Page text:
Deceit, disguise, and identity in Cervantes's Novelas ejemplares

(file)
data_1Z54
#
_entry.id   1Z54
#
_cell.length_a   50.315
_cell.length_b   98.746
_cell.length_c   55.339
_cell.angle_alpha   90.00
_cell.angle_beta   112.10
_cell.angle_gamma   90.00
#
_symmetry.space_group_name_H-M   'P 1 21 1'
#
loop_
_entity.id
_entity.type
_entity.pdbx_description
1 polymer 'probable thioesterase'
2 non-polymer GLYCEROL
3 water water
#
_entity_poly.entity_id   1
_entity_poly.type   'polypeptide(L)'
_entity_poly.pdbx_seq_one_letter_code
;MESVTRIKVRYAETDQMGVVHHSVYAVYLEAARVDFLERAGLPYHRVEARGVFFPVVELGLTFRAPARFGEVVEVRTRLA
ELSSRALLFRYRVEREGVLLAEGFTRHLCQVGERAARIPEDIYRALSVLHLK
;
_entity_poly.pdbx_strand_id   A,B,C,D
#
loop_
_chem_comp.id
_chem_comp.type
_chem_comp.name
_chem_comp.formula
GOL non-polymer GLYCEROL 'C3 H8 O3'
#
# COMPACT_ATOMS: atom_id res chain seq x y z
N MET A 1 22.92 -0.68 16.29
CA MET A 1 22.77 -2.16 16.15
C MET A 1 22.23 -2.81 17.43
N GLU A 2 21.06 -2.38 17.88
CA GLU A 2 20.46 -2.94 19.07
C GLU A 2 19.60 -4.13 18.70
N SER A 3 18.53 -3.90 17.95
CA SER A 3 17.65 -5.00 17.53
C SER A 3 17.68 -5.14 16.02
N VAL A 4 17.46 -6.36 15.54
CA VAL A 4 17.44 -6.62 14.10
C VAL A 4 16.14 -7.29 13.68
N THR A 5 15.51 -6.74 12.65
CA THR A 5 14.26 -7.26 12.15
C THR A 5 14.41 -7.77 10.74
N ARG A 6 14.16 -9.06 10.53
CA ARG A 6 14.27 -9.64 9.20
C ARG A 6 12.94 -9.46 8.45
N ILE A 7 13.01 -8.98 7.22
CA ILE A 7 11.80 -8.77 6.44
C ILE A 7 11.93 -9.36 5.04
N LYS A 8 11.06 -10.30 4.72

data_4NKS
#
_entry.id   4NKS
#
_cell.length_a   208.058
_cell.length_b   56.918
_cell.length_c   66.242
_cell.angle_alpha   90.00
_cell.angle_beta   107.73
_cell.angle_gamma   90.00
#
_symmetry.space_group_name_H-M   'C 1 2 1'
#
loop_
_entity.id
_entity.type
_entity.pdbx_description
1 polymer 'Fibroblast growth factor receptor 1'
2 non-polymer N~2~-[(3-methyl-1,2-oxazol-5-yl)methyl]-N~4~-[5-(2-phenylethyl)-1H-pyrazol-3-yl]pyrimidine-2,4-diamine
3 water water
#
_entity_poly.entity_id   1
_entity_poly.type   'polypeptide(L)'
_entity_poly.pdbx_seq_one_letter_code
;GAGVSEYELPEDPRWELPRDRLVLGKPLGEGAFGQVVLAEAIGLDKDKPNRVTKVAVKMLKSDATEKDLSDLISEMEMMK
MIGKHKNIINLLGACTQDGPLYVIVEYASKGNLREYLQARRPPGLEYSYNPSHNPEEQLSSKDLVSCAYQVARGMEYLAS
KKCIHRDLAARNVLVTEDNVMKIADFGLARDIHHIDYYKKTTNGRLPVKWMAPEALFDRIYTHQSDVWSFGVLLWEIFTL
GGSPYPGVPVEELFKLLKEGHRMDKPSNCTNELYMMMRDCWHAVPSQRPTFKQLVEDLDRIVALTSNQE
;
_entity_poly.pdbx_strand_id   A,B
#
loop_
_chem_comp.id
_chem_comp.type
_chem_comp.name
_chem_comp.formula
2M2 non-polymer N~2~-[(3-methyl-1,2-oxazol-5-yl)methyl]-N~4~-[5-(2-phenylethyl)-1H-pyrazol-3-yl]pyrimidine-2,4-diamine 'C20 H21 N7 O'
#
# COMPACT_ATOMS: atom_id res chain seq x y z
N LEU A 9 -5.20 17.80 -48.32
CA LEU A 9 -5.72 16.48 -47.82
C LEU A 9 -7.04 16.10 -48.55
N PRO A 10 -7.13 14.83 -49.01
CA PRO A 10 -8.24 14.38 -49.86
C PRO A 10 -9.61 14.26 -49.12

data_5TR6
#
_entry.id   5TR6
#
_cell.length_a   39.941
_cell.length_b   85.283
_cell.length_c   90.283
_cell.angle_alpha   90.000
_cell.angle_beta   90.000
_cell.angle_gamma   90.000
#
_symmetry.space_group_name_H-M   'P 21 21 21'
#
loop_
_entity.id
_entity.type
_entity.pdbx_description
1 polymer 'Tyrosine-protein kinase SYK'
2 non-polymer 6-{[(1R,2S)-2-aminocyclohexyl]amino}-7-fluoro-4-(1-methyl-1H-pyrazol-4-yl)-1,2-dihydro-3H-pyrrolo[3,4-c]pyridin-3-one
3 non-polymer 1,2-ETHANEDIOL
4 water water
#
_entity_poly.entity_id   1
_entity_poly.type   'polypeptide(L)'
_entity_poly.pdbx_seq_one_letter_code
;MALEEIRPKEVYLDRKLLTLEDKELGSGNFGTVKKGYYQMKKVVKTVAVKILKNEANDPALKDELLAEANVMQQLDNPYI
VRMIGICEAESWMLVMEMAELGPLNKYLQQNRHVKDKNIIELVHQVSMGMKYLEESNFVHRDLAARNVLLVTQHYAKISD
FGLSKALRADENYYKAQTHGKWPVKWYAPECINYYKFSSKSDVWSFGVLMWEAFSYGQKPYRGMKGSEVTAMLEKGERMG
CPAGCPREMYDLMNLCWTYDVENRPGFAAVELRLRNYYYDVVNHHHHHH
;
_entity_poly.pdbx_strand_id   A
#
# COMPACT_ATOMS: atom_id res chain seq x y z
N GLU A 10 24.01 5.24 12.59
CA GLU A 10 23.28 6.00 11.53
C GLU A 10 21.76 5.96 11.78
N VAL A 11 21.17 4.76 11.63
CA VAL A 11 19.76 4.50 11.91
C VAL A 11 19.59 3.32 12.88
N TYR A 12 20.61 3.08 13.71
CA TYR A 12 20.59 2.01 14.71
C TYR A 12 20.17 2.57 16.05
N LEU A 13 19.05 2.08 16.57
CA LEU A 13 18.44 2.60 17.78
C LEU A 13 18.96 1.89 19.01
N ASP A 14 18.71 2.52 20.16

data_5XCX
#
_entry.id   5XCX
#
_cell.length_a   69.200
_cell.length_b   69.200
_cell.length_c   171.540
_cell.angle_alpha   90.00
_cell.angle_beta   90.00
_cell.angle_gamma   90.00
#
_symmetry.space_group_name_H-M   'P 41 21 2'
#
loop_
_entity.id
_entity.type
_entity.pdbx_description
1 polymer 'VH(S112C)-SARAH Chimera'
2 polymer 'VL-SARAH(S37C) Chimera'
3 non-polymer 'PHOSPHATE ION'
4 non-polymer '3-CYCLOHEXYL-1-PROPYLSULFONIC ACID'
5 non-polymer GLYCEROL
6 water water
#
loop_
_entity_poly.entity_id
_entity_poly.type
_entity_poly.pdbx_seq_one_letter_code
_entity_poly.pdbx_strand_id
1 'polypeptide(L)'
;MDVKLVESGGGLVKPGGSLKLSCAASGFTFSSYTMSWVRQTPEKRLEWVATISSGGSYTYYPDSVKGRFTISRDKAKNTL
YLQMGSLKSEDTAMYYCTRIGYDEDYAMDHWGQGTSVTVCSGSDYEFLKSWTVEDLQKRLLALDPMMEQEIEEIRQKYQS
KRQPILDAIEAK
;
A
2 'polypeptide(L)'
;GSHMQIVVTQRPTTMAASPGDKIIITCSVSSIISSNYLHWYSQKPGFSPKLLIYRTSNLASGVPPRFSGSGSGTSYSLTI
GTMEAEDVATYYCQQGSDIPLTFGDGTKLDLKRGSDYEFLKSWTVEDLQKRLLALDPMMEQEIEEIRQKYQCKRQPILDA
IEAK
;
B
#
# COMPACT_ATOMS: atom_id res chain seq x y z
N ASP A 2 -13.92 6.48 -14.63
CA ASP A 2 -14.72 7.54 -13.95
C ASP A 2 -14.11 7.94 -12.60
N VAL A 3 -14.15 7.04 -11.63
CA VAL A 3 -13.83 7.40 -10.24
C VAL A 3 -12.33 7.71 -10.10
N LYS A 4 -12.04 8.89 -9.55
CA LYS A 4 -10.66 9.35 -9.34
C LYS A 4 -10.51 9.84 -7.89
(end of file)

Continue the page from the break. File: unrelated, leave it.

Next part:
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One of the most salient characteristics of Cervantes's literary production is his fascination, one might even say his obsession, with the human capacity for transformation. Nearly all of his plays, novellas, and novels feature characters that adopt alternative identities and disguise or dissimulate their true, original selves. The Novelas ejemplares (1613) encompass a veritable cornucopia of characters that pass themselves off as another. There are women who pass as men, Christians as Turks, Catholics as Protestants, and noblemen as gypsies, among many others. Identity, or at least its appearance, is represented as fluid and malleable. By creatively controlling the signs that they project in public, the characters of the novellas demonstrate a remarkable ability to adapt to innumerable contingencies. Similarly, subjects of the Spanish empire, driven particularly by ethno-religious and socio-economic motives, utilized craft and guile to conceal their identity or simulate another. On a theoretical level, both in Spain and throughout Europe, intellectuals explored the human capacity for transformation, and there emerged a new sense of interiority. As Stephen Greenblatt observes, in the Renaissance, "there appears to be an increased self-consciousness about the fashioning of human identity as a manipulable, artful process" (2). In this study I examine the abundance of deceit and disguise in Cervantes's collection of twelve novellas within the work's sociohistorical context. Specifically, I analyze how the novellas are embedded in two particular threads of cultural discourse on human identity: Spanish social history and early modern European intellectual history.